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Journal of Immunology Research
Volume 2014, Article ID 326545, 16 pages
Review Article

A New Hope in Immunotherapy for Malignant Gliomas: Adoptive T Cell Transfer Therapy

1Department of Neurosurgery, Incheon St. Mary’s Hospital, The Catholic University of Korea College of Medicine, Dongsuro 56, Bupyeong-gu, Incheon 403-720, Republic of Korea
2Department of Neurosurgery, Seoul St. Mary’s Hospital, The Catholic University of Korea College of Medicine, Banpodaero 222, Seocho-gu, Seoul 137-701, Republic of Korea

Received 14 February 2014; Revised 2 May 2014; Accepted 18 May 2014; Published 9 June 2014

Academic Editor: Bin Zhang

Copyright © 2014 Dong-Sup Chung et al. This is an open access article distributed under the Creative Commons Attribution License, which permits unrestricted use, distribution, and reproduction in any medium, provided the original work is properly cited.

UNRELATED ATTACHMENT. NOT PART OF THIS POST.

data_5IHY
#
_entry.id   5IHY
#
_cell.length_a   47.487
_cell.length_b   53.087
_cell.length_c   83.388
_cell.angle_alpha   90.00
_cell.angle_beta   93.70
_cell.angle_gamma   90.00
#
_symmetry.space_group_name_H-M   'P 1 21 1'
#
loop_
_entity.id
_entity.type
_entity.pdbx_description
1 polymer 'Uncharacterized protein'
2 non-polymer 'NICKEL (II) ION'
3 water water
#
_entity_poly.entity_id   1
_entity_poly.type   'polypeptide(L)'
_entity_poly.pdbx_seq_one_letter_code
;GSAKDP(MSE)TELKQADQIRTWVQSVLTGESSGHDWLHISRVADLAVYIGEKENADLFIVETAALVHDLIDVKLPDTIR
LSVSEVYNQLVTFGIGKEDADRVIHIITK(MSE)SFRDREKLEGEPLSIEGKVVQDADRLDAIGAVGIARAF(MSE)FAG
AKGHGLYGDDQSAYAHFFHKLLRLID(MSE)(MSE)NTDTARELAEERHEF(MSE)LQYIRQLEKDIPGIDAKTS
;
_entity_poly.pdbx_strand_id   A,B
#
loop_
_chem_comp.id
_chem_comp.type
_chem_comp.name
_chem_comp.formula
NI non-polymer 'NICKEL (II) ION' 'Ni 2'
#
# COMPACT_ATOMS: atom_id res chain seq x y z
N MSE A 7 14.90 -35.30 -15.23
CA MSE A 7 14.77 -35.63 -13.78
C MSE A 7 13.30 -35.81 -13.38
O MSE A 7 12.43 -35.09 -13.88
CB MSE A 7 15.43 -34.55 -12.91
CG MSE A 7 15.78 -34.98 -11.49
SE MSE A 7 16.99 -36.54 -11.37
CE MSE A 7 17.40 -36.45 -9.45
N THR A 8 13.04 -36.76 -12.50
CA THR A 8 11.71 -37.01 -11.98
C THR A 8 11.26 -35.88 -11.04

Immunotherapy emerged as a promising therapeutic approach to highly incurable malignant gliomas due to tumor-specific cytotoxicity, minimal side effect, and a durable antitumor effect by memory T cells. But, antitumor activities of endogenously activated T cells induced by immunotherapy such as vaccination are not sufficient to control tumors because tumor-specific antigens may be self-antigens and tumors have immune evasion mechanisms to avoid immune surveillance system of host. Although recent clinical results from vaccine strategy for malignant gliomas are encouraging, these trials have some limitations, particularly their failure to expand tumor antigen-specific T cells reproducibly and effectively. An alternative strategy to overcome these limitations is adoptive T cell transfer therapy, in which tumor-specific T cells are expanded ex vivo rapidly and then transferred to patients. Moreover, enhanced biologic functions of T cells generated by genetic engineering and modified immunosuppressive microenvironment of host by homeostatic T cell expansion and/or elimination of immunosuppressive cells and molecules can induce more potent antitumor T cell responses and make this strategy hold promise in promoting a patient response for malignant glioma treatment. Here we will review the past and current progresses and discuss a new hope in adoptive T cell therapy for malignant gliomas.